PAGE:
Methods:  This observational cohort study was conducted at an academic hospital in the United States with approximately 600 inpatient beds. A total of 24,885 ICU transfers to the wards were included, with 14,962 transfers (60%) in the training cohort and 9,923 transfers (40%) in the internal validation cohort. Patient characteristics, nursing assessments, ICD-9 codes from prior admissions, medications, ICU interventions, diagnostic tests, vital signs, and laboratory results were extracted from the EHR and used as predictor variables in a gradient boosted machine model. Accuracy for predicting ICU readmission was compared to the Stability and Workload Index for Transfer (SWIFT) score and Modified Early Warning Score (MEWS) in the internal validation cohort and also externally using the Medical Information Mart for Intensive Care (MIMIC-III) database (n=42,303 ICU transfers).
Results:  Eleven percent (2,834) of discharges to the wards were later readmitted to the ICU. The machine-learning derived model had significantly better performance (AUC 0.76) than either the SWIFT score (AUC 0.65), or MEWS (AUC 0.58); p value < 0.0001 for all comparisons. At a specificity of 95%, the derived model had a sensitivity of 28% compared to 15% for SWIFT score and 7% for the MEWS. Accuracy improvements with the derived model over MEWS and SWIFT were similar in the MIMIC III cohort.
Conclusions:  A machine learning approach to predicting ICU readmission was significantly more accurate than previously published algorithms in both our internal validation and the MIMIC-III cohort. Implementation of this approach could target patients who may benefit from additional time in the ICU or more frequent monitoring after transfer to the hospital ward.
To access the full text of these articles via the journal’s homepage you require a personal subscription to the journal.  Some articles may be available freely without a password.  Library members can order individual articles via the Rotherham NHS Foundation Trust Library and Knowledge Service using the article requests online via this link.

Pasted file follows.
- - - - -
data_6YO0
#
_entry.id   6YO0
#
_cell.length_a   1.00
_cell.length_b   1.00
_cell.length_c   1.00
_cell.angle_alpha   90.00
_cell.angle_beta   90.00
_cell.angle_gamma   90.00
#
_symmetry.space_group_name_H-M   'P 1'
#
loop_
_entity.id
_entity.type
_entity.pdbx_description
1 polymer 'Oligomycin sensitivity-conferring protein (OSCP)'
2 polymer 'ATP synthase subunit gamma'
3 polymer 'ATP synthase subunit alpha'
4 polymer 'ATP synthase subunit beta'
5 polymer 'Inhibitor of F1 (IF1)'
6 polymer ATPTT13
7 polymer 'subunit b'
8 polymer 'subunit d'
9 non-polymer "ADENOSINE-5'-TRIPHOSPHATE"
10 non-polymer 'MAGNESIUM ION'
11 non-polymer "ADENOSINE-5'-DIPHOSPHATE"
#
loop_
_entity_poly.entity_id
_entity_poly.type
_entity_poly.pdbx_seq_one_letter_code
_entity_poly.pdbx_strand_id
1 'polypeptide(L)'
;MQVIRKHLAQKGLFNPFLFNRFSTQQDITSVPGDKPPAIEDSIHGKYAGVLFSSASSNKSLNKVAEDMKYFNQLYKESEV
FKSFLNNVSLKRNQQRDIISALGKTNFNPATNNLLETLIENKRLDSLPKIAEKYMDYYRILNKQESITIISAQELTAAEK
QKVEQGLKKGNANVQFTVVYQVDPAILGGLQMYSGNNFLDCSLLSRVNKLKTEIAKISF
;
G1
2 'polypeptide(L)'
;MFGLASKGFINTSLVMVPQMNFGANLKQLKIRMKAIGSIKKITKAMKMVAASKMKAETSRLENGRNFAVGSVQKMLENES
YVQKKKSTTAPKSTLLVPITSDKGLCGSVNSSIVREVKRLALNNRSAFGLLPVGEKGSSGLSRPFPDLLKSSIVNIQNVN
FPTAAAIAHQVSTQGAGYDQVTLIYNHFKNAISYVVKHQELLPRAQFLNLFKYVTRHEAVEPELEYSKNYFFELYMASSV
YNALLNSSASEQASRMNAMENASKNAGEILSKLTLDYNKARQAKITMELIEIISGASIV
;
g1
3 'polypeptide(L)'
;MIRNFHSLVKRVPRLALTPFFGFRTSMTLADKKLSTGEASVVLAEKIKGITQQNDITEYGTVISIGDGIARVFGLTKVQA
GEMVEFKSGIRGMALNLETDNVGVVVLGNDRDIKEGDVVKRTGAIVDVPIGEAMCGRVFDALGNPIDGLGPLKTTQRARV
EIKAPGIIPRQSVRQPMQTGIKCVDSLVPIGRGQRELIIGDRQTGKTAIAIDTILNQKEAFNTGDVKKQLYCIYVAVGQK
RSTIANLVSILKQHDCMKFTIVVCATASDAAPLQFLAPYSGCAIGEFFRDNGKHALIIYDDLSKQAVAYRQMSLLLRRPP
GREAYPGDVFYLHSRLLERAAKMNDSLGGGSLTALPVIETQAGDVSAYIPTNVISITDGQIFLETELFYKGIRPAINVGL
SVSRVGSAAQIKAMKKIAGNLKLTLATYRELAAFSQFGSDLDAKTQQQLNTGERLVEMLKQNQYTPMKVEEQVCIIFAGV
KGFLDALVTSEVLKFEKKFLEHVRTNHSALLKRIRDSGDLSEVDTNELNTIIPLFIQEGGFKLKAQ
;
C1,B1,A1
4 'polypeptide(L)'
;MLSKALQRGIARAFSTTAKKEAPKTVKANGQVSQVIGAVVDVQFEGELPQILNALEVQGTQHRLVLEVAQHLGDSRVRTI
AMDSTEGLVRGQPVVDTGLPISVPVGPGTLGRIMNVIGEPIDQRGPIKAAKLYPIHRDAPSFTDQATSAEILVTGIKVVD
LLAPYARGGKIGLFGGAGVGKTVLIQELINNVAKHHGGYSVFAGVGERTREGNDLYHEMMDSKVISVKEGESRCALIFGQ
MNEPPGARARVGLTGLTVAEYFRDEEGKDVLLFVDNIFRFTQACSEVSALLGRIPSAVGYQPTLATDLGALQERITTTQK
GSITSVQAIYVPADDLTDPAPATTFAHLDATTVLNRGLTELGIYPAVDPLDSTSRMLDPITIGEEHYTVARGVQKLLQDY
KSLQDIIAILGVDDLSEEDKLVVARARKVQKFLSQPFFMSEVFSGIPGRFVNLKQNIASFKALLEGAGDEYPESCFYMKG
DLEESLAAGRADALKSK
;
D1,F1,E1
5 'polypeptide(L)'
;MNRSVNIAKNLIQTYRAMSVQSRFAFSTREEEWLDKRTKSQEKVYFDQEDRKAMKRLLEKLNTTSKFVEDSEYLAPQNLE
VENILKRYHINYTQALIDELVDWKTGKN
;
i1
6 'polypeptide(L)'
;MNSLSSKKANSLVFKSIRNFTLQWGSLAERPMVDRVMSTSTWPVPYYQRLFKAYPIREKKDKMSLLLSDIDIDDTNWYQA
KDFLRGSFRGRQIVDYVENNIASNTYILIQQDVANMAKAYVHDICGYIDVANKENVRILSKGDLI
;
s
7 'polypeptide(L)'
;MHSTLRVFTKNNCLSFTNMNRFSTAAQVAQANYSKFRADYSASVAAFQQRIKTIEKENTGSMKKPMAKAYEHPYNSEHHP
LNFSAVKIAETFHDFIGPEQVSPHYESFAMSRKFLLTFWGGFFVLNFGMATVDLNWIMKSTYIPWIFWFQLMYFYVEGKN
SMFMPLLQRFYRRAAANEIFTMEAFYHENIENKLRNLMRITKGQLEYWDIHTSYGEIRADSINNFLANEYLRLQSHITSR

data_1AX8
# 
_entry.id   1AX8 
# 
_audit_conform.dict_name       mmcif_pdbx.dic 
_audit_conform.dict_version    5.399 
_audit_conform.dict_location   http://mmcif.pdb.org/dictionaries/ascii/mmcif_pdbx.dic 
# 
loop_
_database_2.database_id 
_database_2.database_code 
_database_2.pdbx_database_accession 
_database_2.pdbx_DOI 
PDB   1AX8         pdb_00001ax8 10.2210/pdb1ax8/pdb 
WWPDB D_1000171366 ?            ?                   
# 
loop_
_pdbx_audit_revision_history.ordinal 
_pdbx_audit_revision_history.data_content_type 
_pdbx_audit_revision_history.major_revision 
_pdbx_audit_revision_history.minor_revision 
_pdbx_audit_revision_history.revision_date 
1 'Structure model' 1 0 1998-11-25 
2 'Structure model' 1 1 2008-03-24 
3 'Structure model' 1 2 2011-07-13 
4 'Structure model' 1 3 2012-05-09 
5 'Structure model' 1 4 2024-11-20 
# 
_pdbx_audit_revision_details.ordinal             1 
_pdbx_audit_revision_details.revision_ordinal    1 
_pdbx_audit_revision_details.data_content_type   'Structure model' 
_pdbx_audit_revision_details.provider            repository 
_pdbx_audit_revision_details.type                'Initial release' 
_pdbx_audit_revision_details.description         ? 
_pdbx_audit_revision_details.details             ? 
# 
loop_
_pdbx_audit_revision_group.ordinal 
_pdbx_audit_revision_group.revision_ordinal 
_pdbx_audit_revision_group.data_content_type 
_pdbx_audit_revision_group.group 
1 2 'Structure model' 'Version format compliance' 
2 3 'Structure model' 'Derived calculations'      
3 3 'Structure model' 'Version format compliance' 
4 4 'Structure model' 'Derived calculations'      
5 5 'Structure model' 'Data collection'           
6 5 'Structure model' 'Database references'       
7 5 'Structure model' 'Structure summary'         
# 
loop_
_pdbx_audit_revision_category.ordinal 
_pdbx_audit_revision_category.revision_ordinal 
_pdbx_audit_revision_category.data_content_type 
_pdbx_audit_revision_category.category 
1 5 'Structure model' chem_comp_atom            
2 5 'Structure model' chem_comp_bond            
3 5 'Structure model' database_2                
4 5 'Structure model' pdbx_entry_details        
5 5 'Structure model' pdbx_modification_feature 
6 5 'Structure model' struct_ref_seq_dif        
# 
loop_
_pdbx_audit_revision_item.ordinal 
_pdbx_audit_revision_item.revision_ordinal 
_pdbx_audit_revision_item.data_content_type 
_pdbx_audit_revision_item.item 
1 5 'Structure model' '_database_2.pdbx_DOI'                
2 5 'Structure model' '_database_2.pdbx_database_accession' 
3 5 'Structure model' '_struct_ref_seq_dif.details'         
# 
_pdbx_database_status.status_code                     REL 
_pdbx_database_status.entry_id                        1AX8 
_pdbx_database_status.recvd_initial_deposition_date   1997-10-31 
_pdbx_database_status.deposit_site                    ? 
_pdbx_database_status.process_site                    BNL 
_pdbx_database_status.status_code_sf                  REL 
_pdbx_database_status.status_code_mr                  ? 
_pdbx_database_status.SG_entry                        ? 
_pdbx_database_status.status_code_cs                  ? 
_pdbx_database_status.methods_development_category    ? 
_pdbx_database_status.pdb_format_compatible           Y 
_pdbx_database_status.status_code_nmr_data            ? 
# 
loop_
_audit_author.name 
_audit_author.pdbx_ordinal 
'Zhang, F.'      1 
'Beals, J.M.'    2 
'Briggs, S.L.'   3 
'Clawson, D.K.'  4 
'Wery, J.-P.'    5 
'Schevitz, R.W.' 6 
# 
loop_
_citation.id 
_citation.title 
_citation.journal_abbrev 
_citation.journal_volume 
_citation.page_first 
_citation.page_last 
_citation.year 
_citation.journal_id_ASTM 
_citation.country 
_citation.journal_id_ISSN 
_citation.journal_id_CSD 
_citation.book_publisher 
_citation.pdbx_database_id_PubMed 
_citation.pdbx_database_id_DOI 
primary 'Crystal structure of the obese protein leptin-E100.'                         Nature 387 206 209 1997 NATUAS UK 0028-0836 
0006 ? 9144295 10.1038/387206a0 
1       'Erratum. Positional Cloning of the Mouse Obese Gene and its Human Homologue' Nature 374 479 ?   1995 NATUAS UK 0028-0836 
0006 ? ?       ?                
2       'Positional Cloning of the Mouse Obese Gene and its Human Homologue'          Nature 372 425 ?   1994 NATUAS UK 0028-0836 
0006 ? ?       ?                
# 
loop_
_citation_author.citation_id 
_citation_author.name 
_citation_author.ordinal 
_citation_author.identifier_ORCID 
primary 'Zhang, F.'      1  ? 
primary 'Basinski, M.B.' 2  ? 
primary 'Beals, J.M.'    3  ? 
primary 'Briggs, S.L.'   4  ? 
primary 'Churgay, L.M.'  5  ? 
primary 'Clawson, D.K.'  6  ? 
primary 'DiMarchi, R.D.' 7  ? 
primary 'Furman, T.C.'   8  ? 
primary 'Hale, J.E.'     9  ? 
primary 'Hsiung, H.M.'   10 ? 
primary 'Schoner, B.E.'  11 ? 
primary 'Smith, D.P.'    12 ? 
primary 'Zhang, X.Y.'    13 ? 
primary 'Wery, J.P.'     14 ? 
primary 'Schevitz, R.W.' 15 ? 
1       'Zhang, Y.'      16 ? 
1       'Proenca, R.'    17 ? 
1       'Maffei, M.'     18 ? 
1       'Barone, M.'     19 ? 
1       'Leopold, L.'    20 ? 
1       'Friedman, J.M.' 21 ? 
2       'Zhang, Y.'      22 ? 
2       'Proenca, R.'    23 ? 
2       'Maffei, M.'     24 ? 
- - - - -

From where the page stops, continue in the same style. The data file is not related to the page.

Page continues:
Critical Care Reviews Newsletter 337 27th May 2018

Critical Care Reviews Newsletter, brings you the best critical care research and open access articles from across the medical literature over the past seven days.  “The big news this week is the long-awaited results of the EOLIA trial, investigating ECMO in severe ARDS.  The other highlights of this edition are randomised controlled trials on family-support critcal care reviewsin the ICU & discontinuation order of vasopressors in the management of septic shock; systematic reviews and meta analyses on aldosterone antagonists in STEMI without heart failure & REBOA for exsanguination; and observational studies on withholding or withdrawing life-sustaining therapies in older adults in ICU & qSOAF in low- and middle-income countries.”

The full text of newsletter 337 can be found via this link

The organisation of critical care for burn patients in the UK: epidemiology and comparison of mortality prediction models

This article by Toft-Petersen and colleagues was published on-line in Anaesthesia in May 2018.
In the UK, a network of specialist centres has been set up to provide critical care for burn patients. However, some burn patients are admitted to general intensive care units. Little is known about the casemix of these patients and how it compares with patients in specialist burn centres. It is not known whether burn-specific or generic risk prediction models perform better when applied to patients managed in intensive care units. We examined admissions for burns in the Case Mix Programme Database from April 2010 to March 2016. The casemix, activity and outcome in general and specialist burn intensive care units were compared and the fit of two burn-specific risk prediction models (revised Baux and Belgian Outcome in Burn Injury models) and one generic model (Intensive Care National Audit and Research Centre model) were compared. Patients in burn intensive care units had more extensive injuries compared with patients in general intensive care units (median (IQR [range]) burn surface area 16 (7-32 [0-98])% vs. 8 (1-18 [0-100])%, respectively) but in-hospital mortality was similar (22.8% vs. 19.0%, respectively). The discrimination and calibration of the generic Intensive Care National Audit and Research Centre model was superior to the revised Baux and Belgian Outcome in Burn Injury burn-specific models for patients managed on both specialist burn and general intensive care units.
The physical copy of Anaesthesia is available in the Healthcare Library on Level D of Rotherham Hospital.  However, this article has not yet been published in a physical issue and is only available on-line.  The full text of the article can be accessed by personal subscribers using this link.

Implementing an educational program to improve critical care nurses’ enteral nutritional support

This research by Kim and Chang was published in “Australian Critical Care: Official Journal of the Confederation of Australian Critical Care Nurses” in May 2018.